OUR LEVELS & STANDARDS OF FRAMING
Over a period of 20 years or more, we have set our own standards which we believe exceed any trade body’s and the aim of them is to set us apart from the vast majority of other framers and to give you, the customer, total confidence – here they are.
Levels of framing
- Conservation framing.
- Non – Conservation framing
Standards for materials and methods
That’s it, nice and simple! Let’s elaborate though …………………………….
- Mount board
If something is framed to our conservation level – and let’s deal with work on paper that is mounted and behind glass for now – the mount board will be made from acid and lignin free, virgin alpha cellulose with patented microchamber technology and “zeolites” which trap airborne pollutants and turn them into harmless salts! It is called “Artcare” and is our default board anyway!
Mount boards can be made from wood alpha cellulose or from cotton alpha cellulose; most framers that observe set “Industry” standards will call the cotton version “Museum” board – as in a level above conservation.
It does not matter to us (or to your artwork) if board that meets our specifications WITHOUT the artcare technology, is made from wood or from cotton, it is still virgin alpha cellulose – the wood version just took longer to process.
Boards made of cotton and boards made of virgin alpha cellulose from wood are interchangeable for most framing applications but the artcare boards we use as default comes in both versions anyway, wood pulp and cotton. We believe the wood pulp version out-performs any other brand of cotton board because it ACTIVELY protects the artwork.
This actively protecting board will be behind the artwork as well as around it at the front, in fact behind is just as important if not more. Out of sight is not out of mind; if acid or other things from bad methods and/or materials are in contact with the whole image area at the back, then by the time it works its way to the front, it’s usually the end of it.
A trade body would never have these standards for mount board because only one manufacturer makes artcare, they have it patented and a trade body’s main paying members will be suppliers that they must remain impartial to.
- Mounting Methods
We endeavour to mount art on paper with no adhesive whatsoever; if not possible then at least no adhesive in direct contact with the artwork and if even that is not possible then we will hinge artwork with wet-torn handmade Japanese tissue hinges made from pure kozo which we buy in sheets. These are fixed to the artwork with wheat starch paste that we cook ourselves.
Not many framers pay much attention to standards set by an external body and the vast majority of the few that may, at their highest level, use pre-gummed tapes. We don’t know what is in that water-activated adhesive, we didn’t make it, and any tape, regardless of what it is made of, will not have the feathered edge of wet-torn tissue or be available in the same array of weights and colours.
Glazing may be glass or acrylic but must filter a minimum of 97% of UV light within a certain range of the spectrum and the filter must be absorptive; the product we use filters 99%.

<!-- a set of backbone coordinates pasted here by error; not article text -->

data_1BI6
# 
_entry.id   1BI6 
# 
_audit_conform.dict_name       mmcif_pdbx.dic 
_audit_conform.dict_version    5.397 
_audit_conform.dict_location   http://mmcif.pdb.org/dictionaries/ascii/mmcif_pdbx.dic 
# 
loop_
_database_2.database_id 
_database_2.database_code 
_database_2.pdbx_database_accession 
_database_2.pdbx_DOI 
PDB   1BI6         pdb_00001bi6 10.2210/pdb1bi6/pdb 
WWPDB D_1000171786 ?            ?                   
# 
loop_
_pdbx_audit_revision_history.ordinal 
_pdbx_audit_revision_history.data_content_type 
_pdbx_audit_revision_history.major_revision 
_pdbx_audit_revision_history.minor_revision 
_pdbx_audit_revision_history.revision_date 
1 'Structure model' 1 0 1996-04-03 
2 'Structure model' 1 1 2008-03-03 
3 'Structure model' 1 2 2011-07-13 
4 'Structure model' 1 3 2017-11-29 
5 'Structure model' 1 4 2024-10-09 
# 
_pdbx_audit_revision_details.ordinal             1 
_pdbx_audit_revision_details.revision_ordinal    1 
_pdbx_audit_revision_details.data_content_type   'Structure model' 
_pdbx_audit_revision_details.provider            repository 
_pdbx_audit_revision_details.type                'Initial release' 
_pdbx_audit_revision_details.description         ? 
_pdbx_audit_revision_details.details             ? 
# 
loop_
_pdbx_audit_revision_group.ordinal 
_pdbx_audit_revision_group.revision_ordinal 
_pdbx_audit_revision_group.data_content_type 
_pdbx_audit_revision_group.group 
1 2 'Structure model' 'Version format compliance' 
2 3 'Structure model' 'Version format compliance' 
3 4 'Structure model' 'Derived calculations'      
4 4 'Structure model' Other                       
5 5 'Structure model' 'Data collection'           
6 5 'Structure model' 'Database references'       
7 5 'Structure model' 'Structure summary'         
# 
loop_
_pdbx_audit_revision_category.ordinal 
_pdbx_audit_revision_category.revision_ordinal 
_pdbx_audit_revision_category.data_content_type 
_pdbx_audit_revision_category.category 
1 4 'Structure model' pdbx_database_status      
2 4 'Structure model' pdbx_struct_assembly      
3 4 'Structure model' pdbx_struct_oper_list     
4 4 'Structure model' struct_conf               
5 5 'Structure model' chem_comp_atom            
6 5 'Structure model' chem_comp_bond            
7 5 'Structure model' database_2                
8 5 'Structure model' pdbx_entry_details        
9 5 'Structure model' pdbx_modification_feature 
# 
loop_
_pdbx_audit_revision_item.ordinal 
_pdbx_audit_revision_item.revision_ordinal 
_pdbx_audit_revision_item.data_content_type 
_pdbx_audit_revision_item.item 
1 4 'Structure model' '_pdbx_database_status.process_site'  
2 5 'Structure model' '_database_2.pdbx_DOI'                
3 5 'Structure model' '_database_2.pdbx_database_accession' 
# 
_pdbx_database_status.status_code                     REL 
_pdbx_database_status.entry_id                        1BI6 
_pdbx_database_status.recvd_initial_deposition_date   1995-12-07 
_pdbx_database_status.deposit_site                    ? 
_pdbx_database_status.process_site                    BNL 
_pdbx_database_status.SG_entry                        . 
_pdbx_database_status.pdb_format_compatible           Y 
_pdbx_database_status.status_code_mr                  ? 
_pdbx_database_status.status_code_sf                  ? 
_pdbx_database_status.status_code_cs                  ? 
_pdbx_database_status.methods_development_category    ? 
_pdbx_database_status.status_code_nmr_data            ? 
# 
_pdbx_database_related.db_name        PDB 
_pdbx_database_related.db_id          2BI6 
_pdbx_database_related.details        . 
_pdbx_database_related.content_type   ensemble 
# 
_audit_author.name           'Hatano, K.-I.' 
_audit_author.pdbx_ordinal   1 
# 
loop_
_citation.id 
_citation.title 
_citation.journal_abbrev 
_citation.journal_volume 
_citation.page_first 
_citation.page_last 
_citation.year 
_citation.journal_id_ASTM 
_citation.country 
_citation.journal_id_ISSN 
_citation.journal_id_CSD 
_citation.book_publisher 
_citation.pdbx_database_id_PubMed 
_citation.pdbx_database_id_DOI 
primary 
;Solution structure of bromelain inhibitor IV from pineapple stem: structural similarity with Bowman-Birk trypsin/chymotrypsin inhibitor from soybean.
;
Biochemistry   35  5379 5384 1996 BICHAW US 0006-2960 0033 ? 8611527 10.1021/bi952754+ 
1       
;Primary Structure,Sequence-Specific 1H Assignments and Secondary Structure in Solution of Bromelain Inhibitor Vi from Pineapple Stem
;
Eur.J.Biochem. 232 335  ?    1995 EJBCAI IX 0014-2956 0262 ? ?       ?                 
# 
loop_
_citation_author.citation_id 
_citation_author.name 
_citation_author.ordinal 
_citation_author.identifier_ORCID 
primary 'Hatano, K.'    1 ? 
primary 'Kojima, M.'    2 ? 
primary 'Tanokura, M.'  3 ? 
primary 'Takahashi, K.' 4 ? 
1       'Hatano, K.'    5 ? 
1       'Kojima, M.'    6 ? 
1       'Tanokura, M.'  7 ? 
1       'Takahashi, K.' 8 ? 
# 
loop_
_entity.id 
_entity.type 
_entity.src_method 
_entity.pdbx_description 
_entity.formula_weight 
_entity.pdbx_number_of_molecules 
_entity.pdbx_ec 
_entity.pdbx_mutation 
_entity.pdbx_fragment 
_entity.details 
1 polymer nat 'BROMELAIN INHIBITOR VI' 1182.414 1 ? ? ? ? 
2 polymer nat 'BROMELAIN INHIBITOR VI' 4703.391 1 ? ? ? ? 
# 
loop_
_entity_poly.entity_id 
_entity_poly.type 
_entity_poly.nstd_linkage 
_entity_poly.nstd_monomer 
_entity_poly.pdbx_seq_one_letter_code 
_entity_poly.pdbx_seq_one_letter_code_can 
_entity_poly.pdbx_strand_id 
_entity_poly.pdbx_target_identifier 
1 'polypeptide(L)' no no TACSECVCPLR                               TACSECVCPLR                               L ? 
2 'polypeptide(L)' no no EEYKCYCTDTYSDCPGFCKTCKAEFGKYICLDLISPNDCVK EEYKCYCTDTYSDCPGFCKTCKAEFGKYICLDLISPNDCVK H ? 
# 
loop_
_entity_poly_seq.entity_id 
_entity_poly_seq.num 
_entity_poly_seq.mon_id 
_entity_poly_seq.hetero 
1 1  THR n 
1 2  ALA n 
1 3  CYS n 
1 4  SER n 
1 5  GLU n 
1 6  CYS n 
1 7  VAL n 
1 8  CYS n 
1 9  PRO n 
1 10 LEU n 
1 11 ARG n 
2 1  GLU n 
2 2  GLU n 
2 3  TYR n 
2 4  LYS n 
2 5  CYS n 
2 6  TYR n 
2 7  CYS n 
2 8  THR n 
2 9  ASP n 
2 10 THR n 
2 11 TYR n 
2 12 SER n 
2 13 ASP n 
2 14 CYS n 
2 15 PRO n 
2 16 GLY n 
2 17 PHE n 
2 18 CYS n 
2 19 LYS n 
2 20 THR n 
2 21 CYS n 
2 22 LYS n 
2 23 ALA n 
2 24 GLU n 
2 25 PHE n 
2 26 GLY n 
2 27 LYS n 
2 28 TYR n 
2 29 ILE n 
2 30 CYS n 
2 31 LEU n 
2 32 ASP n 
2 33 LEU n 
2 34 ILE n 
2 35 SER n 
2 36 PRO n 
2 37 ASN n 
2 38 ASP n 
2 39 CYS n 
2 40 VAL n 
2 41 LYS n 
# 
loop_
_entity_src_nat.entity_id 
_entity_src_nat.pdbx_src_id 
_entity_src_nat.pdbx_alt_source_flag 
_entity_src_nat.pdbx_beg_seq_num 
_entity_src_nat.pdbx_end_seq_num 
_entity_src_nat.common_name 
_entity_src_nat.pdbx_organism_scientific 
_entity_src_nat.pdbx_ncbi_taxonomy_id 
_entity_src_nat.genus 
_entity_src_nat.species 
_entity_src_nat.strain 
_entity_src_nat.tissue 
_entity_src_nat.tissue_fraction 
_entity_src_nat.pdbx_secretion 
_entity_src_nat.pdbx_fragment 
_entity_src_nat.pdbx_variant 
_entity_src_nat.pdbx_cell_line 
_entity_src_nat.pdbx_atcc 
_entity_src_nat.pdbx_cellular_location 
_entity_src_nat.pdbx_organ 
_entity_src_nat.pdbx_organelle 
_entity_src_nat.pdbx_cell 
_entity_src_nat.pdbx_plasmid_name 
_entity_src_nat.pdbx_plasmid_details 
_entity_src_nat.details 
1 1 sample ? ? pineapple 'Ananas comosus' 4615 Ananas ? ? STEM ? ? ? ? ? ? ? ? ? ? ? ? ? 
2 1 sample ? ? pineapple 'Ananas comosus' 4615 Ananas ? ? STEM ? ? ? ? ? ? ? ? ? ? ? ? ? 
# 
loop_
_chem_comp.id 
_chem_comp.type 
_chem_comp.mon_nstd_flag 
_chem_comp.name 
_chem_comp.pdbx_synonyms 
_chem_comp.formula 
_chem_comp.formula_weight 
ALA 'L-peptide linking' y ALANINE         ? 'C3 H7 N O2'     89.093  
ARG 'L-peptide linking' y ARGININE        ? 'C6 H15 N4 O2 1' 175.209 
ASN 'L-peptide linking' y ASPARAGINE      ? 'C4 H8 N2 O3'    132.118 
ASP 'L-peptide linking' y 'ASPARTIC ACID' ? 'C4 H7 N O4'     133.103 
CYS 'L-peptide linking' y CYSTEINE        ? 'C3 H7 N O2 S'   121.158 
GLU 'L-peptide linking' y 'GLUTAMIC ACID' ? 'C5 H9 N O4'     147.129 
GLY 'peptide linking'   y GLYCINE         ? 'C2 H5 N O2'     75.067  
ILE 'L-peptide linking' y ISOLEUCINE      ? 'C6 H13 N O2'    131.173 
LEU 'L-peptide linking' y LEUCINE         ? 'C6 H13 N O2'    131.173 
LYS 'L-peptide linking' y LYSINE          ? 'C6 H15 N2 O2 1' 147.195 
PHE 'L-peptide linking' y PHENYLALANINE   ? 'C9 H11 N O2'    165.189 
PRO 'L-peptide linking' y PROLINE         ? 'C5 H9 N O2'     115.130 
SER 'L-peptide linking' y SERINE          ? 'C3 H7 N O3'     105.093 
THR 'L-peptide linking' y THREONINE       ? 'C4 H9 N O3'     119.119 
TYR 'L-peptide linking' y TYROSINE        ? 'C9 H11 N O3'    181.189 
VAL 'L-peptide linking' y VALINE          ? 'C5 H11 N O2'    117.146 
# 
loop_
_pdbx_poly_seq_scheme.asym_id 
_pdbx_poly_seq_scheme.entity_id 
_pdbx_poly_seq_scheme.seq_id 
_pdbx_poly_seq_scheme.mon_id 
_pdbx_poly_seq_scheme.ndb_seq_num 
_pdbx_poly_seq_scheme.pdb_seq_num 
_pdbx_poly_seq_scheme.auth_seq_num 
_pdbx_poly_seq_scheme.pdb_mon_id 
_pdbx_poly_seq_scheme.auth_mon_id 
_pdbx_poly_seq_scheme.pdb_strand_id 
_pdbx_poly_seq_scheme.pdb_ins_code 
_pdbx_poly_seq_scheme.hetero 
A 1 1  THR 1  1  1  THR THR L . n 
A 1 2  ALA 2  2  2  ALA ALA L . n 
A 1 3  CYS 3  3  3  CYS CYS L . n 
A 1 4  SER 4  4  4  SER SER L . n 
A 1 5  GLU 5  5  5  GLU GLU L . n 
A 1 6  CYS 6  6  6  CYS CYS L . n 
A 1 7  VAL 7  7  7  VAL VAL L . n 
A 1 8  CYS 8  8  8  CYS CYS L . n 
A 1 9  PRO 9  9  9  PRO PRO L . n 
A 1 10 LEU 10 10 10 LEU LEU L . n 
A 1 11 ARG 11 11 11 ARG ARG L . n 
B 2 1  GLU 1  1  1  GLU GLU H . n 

UV is only part of the light spectrum, is invisible and is present in natural and some artificial lights, it does not have to be direct, reflected light can also cause fading. You cannot block visible “blue” light and still see your artwork, so, where you hang your frames is more important than the type of glass in them.
This “conservation” glazing also comes with an optical coating that makes it virtually invisible, head on, in normal lighting conditions. In ideal lighting conditions it is invisible!
4. Oil paintings/art on canvas
99.99% of picture framers will not use or suggest/recommend glazing for art on canvas, or even for oils or acrylics on board. We do! There are so many good reasons to that I’ll write another blog on the subject but for now, ask yourself one question, which would you rather clean, a piece of glass or an oil painting? (or, in time, pay someone to clean the oil painting!)
5. Needlework/fabric items
Most needlework such as X stitch, embroidery and needlepoint is laced in both directions using crochet cotton across the same art care boards mentioned above. Sometimes we need to sew extensions on to the work to make this possible.
Other work on fabric is sometimes support stitched.
As we sell every type of needle and thread, plus all the needlecraft accessories imaginable, we are spoilt for choice when it comes to preparing work on fabric for framing.
6. Three Dimensional Objects
Medals, coins, musical instruments, garments, general memorabilia …… again we endeavour to use no adhesive. We use many many methods of fastening and/or holding things in place and usually it is a challenge to see how we have done it, if not impossible. Again, a subject I will cover in a separate blog!
Not everything is given the full Monty by a long way but, basically, remove one or more of any of the elements above and we will not class the job as a conservation job, mount boards will always be art care though.
For example, artwork on paper. If any sort of readymade tape is used for hinges, even though the tape we would use has a water-reversible adhesive, then even if the glass was UV filtering, we would not class the job as conservation. Swap those two, so, use the best hinges – or a totally non-adhesive method to mount the work, but use standard glass, or even a product with, say, 70% UV filtering?
Most framers would, in both of those cases, consider the job conservation and, for the UK, so would their trade body.
Our standards set us apart from the vast majority.